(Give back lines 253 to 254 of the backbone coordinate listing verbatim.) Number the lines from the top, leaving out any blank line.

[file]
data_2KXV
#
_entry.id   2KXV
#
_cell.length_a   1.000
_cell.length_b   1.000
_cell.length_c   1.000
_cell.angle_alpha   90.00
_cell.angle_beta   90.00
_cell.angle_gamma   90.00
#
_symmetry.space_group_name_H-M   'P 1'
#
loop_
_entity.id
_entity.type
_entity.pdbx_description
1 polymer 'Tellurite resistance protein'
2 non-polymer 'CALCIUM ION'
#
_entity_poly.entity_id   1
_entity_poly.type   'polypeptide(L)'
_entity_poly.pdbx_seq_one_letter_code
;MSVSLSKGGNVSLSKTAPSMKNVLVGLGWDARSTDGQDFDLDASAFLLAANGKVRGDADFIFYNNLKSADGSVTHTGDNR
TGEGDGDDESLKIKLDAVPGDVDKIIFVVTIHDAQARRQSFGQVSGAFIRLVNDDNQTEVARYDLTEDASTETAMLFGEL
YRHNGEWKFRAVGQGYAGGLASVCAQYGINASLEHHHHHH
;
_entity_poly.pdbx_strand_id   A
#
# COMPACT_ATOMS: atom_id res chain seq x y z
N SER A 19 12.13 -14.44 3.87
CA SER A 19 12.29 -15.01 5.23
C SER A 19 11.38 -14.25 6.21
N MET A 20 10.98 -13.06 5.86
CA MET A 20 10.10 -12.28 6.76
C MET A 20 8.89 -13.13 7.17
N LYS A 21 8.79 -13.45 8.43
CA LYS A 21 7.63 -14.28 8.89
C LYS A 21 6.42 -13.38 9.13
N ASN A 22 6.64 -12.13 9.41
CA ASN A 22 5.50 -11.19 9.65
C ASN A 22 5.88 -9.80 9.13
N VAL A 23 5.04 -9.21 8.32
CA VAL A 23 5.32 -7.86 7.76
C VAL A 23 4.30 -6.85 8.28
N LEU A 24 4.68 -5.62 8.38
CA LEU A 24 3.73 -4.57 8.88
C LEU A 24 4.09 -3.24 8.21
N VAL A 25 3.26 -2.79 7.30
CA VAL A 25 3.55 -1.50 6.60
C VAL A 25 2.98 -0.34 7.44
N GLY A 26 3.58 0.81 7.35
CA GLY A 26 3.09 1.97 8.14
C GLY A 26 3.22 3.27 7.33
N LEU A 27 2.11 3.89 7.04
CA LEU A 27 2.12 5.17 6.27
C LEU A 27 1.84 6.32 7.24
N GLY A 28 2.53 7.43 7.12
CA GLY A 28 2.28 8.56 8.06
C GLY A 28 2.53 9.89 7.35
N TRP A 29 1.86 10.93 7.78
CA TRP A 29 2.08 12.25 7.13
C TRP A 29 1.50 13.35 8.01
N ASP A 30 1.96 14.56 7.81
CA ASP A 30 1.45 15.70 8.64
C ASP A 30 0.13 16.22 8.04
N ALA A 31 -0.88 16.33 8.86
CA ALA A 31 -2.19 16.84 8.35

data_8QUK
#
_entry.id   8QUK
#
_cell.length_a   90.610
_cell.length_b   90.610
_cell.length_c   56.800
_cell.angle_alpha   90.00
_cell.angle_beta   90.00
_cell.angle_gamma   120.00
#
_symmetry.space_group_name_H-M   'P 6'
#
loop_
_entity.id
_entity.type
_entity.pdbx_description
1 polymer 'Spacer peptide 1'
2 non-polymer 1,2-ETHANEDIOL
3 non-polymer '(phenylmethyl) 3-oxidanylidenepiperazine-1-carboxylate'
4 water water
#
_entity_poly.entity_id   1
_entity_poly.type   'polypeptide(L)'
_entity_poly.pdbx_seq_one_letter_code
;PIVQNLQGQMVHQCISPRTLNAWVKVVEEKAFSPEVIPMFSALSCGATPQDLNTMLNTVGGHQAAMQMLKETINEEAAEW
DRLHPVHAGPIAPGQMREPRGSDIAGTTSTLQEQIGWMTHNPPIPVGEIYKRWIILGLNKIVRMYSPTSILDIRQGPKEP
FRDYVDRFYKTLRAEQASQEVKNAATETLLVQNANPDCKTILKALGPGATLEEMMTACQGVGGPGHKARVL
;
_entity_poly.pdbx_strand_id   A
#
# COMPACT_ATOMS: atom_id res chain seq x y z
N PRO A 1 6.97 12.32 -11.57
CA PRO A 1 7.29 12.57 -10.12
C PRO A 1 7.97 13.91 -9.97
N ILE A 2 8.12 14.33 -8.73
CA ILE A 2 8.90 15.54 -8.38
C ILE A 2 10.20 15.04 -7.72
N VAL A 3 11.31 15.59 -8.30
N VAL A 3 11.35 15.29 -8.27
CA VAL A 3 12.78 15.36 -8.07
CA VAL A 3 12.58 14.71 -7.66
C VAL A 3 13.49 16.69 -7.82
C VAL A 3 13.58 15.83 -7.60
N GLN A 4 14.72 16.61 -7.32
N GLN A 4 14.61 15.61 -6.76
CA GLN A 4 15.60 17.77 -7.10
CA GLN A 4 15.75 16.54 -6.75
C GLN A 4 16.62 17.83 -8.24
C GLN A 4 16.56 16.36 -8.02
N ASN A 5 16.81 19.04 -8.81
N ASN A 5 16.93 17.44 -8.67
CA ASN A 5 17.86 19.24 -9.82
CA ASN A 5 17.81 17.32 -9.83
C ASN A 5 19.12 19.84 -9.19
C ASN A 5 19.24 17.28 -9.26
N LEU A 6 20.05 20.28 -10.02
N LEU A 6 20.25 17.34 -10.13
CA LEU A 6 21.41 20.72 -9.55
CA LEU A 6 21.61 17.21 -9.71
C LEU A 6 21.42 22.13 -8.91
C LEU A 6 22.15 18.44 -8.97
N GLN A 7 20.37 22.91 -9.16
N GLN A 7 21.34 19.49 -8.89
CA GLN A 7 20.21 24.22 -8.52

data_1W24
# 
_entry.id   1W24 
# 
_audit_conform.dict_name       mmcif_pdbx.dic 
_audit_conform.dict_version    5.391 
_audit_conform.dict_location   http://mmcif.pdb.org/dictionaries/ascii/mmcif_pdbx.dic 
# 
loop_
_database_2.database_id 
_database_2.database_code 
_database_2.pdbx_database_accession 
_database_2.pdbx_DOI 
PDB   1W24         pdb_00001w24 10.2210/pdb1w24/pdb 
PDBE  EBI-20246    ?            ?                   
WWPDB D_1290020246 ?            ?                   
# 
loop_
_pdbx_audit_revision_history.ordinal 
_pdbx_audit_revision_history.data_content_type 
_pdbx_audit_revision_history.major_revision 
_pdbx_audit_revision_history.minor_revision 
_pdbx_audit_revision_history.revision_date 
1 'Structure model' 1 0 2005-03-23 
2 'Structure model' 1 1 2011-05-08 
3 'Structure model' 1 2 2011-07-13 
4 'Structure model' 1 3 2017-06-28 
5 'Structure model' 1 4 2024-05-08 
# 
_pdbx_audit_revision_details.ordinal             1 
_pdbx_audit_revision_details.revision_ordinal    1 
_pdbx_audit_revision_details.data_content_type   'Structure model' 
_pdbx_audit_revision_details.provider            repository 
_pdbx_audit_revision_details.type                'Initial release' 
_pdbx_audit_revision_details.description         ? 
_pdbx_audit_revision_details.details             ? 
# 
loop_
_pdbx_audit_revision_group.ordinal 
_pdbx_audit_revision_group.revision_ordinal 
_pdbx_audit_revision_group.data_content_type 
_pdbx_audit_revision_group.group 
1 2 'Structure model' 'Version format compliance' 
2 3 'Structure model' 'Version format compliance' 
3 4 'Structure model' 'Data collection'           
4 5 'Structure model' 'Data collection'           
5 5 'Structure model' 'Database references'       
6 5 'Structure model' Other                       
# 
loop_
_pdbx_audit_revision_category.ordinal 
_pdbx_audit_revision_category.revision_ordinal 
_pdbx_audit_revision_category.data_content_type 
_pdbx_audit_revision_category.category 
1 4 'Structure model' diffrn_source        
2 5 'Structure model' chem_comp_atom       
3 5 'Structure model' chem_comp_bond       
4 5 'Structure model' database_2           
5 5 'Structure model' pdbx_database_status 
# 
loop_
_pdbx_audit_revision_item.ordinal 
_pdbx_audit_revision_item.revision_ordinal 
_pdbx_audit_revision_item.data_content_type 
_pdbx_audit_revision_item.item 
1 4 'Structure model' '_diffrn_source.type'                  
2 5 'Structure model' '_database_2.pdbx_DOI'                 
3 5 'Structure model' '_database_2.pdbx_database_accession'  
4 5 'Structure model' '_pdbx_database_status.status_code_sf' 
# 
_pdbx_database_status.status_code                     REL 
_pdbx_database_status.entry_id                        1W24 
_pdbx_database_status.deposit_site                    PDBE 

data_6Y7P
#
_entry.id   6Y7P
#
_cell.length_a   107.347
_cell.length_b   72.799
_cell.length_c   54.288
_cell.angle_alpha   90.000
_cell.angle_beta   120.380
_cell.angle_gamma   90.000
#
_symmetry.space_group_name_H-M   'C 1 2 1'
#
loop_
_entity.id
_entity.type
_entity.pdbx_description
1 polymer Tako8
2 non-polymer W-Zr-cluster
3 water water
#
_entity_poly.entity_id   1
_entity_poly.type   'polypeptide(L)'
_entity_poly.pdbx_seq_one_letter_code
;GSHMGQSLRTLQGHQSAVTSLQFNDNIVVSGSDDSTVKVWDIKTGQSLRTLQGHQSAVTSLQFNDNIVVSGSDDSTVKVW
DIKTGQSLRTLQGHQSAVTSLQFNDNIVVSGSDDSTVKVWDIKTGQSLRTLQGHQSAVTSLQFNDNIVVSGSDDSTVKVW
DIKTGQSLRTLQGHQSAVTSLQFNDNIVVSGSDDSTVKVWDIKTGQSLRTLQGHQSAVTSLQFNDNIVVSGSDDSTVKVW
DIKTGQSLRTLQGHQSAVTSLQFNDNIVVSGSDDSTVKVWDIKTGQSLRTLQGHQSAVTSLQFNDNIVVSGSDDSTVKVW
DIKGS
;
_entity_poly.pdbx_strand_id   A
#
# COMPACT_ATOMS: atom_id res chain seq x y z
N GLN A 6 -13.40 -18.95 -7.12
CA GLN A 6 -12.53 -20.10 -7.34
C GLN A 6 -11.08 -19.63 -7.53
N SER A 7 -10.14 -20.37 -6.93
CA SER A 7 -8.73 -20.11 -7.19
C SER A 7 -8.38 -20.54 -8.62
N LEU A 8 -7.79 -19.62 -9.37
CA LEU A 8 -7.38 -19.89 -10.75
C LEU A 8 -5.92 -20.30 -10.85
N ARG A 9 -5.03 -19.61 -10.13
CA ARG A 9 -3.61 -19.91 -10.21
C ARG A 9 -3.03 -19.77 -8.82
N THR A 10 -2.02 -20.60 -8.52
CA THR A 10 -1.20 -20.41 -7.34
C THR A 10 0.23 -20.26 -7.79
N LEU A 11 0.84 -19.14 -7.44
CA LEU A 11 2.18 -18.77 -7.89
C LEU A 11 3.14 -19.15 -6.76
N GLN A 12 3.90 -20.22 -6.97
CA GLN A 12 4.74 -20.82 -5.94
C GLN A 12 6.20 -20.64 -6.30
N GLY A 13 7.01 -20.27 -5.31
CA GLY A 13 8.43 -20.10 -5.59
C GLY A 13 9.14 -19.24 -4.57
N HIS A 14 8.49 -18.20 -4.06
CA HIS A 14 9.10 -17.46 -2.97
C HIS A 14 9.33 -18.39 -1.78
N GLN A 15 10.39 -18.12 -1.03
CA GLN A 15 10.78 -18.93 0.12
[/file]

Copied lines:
CA THR A 10 -1.20 -20.41 -7.34
C THR A 10 0.23 -20.26 -7.79